Carl Philipp Emmanuel Bach’s Prussian Sonata V begins on a similar tone, steady yet with a pensive undercurrent. The second, andante movement is essentially a diptych: a wary waltz, and a second one even slower, and yet Mendle finds room for additional dynamics. The fluid, final Allegro Assai movement lets Bach the son go to his dad’s playbook for a blend of catchiness and mathematical logic. The final work here is L’Infidele, a six-part sonata by another German lutenist, Sylvius Leopold Weiss, impressive even to current-day ears for its eclecticism. It’s easy to imagine the opening movement as a processional for organ. The second expands the theme as a waltz; the third, Sarabande movement begins slow and hypnotic, then loosens up and loses a little of its gravitas, but not much. Mendle gets to cut loose more on the final three movements: a minor-key waltz that could pass as a Bach miniature; a Musette whose courtly gentility has a hint of the woods, and the best part, the final Paysanne where Mendle gets to take it out as more of a full-fledged dance. The album is out as both hard copy and download from In a Circle Records. Mendle’s next performance is June 4 at 8 PM as a soloist with the Bay Area Rainbow Symphony performing Villa-Lobos’ Concerto for Guitar and Small Orchestra, at the San Francisco Conservatory of Music, 50 Oak St. in San Francisco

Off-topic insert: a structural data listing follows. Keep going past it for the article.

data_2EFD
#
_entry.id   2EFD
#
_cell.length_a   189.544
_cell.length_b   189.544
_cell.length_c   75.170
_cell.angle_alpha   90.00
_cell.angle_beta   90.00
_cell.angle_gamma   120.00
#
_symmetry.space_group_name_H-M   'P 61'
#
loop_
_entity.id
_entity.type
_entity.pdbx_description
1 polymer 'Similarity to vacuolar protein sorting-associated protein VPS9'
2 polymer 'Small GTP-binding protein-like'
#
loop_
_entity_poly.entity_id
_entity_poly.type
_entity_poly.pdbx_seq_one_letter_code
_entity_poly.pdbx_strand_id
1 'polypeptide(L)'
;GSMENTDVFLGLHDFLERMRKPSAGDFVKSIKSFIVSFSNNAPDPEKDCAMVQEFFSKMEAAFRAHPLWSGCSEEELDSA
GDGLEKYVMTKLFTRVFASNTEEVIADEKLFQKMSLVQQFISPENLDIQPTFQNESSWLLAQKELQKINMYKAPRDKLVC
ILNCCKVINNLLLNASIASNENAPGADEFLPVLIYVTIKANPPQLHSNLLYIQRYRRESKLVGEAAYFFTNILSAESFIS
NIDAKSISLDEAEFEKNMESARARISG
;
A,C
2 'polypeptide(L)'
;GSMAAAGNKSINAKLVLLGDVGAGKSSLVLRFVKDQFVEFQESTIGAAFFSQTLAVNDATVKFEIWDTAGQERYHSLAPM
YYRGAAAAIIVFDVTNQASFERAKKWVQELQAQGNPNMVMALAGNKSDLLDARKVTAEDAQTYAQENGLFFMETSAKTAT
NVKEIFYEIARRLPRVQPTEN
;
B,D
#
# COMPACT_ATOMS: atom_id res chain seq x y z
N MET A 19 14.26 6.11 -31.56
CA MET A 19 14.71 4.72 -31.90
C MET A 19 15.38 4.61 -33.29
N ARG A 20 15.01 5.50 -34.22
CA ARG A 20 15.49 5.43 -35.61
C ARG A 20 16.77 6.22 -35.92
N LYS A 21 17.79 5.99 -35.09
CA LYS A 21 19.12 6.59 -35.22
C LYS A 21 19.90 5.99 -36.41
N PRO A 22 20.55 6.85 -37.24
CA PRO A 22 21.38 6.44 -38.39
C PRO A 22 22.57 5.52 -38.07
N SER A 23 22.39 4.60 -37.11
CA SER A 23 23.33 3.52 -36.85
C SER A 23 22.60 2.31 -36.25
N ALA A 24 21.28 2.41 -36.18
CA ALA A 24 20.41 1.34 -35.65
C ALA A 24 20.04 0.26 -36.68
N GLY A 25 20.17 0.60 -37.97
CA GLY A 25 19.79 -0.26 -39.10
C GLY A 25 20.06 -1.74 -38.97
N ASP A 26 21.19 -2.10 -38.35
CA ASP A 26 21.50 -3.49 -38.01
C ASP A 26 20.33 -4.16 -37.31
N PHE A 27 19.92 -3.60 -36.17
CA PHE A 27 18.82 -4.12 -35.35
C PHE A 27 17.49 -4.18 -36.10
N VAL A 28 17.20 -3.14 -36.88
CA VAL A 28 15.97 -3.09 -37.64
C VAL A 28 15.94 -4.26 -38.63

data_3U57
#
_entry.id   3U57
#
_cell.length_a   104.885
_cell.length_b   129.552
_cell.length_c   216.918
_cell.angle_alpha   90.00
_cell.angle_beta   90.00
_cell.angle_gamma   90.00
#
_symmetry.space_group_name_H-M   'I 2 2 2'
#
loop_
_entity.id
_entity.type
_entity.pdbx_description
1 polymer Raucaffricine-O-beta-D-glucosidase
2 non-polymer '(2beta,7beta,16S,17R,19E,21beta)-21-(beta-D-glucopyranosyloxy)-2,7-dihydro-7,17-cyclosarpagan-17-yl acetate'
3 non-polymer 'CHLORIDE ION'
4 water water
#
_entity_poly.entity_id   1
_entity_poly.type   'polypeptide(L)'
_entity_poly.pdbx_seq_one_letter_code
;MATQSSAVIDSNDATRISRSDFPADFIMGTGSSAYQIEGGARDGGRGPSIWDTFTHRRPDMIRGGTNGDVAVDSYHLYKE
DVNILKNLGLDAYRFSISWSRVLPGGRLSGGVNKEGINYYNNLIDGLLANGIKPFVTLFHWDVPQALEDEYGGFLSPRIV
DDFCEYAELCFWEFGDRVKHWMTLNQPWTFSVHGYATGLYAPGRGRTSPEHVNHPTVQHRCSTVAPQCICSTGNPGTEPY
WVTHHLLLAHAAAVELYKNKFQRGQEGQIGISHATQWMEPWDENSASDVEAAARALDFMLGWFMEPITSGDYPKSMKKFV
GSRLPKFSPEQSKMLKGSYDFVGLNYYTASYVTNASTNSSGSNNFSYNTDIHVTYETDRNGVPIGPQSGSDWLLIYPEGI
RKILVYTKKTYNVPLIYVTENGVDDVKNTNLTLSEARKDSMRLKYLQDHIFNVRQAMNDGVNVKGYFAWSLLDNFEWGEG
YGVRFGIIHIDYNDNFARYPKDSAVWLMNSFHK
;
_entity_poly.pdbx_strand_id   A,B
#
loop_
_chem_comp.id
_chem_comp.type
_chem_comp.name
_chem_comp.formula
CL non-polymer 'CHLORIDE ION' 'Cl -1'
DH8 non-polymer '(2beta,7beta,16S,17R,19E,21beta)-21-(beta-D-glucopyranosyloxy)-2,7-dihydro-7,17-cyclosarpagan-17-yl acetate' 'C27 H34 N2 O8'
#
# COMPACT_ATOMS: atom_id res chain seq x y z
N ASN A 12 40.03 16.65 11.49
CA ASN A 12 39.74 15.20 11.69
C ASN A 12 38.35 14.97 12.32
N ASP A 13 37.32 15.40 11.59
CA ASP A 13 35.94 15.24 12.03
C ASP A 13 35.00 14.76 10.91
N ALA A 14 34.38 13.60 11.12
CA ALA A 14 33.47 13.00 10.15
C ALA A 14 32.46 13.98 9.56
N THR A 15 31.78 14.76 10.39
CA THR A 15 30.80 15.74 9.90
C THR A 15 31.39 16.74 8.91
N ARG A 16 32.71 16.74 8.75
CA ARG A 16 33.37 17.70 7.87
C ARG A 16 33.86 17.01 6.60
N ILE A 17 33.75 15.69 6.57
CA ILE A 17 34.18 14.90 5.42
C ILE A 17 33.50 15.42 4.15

May 4, 2011 Posted by | classical music, Music, music, concert, review, Reviews | , , , , , , , , , , , , , , , , , | Leave a comment

Bach Has Been Reformed!

That’s right. Good old Johann Sebastian has finally discovered syncopation, dynamics and standard tuning! And it’s rumored that he’s become an atheist. OK, enough of that joke.

Bach ReformedRob Moose alternating between tenor guitar and mandolin, accompanied by violinist Dana Lyn – played last night at Barbes and earned a roaring ovation from a surprisingly full house, especially for an early show. This isn’t the latest scheme to market classical music to a rock crowd: it’s new interpretations of Bach that breathe fresh energy into the music while remaining impressively true to its original passion and intensity. Both players have a smooth, legato style, a unique approach that works because they make the music fluid without actually swinging it.